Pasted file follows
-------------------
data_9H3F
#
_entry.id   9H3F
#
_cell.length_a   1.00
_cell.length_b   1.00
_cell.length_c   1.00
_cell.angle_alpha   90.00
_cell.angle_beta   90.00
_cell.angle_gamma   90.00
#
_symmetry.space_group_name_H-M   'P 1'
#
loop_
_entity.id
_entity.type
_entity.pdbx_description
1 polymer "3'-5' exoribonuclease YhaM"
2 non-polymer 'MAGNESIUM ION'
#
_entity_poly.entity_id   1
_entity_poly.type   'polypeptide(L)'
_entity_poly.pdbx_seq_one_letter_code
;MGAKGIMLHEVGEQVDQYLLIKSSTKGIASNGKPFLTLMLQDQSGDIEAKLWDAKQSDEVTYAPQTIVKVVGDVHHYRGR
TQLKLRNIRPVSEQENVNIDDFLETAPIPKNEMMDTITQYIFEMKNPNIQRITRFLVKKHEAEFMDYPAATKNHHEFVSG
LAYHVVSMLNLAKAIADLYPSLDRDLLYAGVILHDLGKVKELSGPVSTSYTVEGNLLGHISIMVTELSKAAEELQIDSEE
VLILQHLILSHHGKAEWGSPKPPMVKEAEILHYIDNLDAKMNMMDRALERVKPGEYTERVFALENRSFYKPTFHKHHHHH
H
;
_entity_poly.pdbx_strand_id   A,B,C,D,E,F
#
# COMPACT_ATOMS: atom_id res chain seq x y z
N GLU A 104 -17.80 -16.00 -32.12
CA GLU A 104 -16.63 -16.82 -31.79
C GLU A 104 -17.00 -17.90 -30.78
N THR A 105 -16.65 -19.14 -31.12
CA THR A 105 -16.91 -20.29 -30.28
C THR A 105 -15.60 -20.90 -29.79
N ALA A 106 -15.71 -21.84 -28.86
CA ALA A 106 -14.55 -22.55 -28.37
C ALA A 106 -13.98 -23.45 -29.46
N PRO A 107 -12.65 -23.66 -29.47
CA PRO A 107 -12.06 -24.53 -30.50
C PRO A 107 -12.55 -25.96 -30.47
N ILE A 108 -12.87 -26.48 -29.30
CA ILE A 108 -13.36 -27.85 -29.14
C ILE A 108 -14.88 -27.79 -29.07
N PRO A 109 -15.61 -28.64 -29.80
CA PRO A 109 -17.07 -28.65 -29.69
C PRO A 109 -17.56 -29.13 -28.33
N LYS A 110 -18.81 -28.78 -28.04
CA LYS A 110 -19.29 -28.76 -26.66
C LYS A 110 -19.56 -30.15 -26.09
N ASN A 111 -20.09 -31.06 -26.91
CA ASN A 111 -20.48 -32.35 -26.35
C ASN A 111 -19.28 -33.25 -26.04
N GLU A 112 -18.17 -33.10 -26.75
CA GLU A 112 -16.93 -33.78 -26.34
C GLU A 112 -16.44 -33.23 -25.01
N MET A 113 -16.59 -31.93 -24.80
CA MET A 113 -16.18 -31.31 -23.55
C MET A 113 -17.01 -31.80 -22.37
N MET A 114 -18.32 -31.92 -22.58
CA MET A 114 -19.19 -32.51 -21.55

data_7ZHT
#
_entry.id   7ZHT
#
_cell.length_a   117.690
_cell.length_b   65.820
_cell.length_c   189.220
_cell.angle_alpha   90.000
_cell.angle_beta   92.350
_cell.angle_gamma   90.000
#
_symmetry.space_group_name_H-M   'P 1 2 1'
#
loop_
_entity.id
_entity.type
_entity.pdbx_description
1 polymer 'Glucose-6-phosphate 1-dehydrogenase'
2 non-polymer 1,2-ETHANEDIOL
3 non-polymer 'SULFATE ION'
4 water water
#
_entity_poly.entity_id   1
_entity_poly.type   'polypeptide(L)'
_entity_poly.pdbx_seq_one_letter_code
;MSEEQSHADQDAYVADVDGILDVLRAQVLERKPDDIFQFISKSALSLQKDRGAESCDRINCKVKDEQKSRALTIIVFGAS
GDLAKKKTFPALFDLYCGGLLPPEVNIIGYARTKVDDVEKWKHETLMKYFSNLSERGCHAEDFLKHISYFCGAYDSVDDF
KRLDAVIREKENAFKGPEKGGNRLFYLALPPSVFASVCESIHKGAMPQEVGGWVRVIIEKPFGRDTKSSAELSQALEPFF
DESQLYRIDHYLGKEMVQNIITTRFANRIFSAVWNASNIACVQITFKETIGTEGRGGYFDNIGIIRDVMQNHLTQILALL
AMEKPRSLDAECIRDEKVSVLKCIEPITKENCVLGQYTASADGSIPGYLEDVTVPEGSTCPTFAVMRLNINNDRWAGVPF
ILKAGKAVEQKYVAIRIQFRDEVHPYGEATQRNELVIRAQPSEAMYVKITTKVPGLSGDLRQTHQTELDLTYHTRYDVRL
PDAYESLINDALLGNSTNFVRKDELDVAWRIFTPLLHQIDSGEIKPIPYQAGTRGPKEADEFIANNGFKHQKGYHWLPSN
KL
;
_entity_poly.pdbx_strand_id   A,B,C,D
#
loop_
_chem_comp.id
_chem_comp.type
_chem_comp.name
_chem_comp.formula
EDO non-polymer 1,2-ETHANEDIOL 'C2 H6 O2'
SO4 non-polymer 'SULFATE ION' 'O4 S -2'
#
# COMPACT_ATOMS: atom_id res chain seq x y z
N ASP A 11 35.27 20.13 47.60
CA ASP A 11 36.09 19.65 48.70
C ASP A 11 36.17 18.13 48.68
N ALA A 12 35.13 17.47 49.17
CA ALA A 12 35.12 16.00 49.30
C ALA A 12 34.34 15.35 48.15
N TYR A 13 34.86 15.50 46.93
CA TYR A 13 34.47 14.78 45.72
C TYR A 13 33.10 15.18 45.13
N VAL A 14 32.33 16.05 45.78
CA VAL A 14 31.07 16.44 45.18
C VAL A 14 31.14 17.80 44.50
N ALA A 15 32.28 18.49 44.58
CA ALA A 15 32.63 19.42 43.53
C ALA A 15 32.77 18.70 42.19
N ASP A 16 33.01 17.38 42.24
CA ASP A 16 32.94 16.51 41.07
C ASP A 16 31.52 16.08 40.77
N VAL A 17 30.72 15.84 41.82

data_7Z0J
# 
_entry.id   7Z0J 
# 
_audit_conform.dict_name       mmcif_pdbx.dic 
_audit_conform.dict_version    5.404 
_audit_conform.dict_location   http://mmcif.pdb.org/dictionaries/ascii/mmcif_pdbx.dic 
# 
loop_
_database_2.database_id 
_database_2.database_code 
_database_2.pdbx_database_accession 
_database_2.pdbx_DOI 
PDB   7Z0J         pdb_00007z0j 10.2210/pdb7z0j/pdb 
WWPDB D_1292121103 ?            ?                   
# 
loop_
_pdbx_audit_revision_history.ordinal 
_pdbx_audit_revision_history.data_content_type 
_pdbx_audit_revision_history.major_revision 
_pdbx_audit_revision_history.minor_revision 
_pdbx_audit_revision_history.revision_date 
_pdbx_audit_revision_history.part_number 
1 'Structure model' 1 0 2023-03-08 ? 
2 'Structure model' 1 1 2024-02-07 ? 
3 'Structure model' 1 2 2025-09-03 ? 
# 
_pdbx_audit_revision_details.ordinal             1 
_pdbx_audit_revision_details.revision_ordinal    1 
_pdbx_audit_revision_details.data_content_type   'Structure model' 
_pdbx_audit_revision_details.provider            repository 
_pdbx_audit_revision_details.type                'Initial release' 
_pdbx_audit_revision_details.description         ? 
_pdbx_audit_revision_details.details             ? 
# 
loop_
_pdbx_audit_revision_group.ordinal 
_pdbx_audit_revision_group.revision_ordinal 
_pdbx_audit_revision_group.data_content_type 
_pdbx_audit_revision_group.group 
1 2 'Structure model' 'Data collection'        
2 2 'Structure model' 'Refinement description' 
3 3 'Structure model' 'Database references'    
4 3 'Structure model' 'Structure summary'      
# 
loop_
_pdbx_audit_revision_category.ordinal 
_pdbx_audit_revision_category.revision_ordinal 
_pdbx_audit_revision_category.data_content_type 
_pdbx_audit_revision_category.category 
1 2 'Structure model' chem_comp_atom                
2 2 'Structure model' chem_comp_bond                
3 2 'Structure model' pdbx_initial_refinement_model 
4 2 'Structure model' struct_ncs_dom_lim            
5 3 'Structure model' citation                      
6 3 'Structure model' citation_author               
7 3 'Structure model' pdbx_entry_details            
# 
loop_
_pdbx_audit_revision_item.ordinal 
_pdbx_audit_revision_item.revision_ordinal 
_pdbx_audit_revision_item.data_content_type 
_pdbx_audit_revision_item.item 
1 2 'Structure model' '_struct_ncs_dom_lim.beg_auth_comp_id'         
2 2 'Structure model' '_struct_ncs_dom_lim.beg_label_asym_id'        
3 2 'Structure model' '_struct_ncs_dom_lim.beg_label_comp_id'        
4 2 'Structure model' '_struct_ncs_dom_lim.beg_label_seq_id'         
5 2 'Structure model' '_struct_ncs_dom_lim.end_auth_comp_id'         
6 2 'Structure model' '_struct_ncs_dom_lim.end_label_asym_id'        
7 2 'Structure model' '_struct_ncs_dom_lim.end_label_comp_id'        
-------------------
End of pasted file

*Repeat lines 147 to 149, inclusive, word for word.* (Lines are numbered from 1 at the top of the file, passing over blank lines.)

_pdbx_audit_revision_history.data_content_type 
_pdbx_audit_revision_history.major_revision 
_pdbx_audit_revision_history.minor_revision 